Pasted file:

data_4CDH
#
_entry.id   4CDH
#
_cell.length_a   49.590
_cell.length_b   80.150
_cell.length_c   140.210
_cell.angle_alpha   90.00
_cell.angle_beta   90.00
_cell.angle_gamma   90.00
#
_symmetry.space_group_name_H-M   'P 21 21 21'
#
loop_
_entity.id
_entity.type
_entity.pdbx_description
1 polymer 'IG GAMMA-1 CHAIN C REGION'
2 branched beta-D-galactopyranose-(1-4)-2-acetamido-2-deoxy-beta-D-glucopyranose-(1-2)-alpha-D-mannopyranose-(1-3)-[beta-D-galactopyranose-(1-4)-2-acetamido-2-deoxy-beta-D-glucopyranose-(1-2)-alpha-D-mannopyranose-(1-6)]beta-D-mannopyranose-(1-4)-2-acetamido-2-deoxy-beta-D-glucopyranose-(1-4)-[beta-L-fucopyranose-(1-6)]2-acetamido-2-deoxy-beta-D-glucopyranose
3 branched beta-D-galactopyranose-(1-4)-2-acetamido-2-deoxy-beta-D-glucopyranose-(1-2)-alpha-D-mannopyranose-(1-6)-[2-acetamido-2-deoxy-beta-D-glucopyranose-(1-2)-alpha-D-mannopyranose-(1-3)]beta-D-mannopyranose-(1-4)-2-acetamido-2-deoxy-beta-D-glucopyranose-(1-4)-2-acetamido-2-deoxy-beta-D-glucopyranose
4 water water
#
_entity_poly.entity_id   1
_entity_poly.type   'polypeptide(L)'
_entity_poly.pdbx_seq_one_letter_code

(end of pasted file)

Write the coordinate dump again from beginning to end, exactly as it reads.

data_4CDH
#
_entry.id   4CDH
#
_cell.length_a   49.590
_cell.length_b   80.150
_cell.length_c   140.210
_cell.angle_alpha   90.00
_cell.angle_beta   90.00
_cell.angle_gamma   90.00
#
_symmetry.space_group_name_H-M   'P 21 21 21'
#
loop_
_entity.id
_entity.type
_entity.pdbx_description
1 polymer 'IG GAMMA-1 CHAIN C REGION'
2 branched beta-D-galactopyranose-(1-4)-2-acetamido-2-deoxy-beta-D-glucopyranose-(1-2)-alpha-D-mannopyranose-(1-3)-[beta-D-galactopyranose-(1-4)-2-acetamido-2-deoxy-beta-D-glucopyranose-(1-2)-alpha-D-mannopyranose-(1-6)]beta-D-mannopyranose-(1-4)-2-acetamido-2-deoxy-beta-D-glucopyranose-(1-4)-[beta-L-fucopyranose-(1-6)]2-acetamido-2-deoxy-beta-D-glucopyranose
3 branched beta-D-galactopyranose-(1-4)-2-acetamido-2-deoxy-beta-D-glucopyranose-(1-2)-alpha-D-mannopyranose-(1-6)-[2-acetamido-2-deoxy-beta-D-glucopyranose-(1-2)-alpha-D-mannopyranose-(1-3)]beta-D-mannopyranose-(1-4)-2-acetamido-2-deoxy-beta-D-glucopyranose-(1-4)-2-acetamido-2-deoxy-beta-D-glucopyranose
4 water water
#
_entity_poly.entity_id   1
_entity_poly.type   'polypeptide(L)'
_entity_poly.pdbx_seq_one_letter_code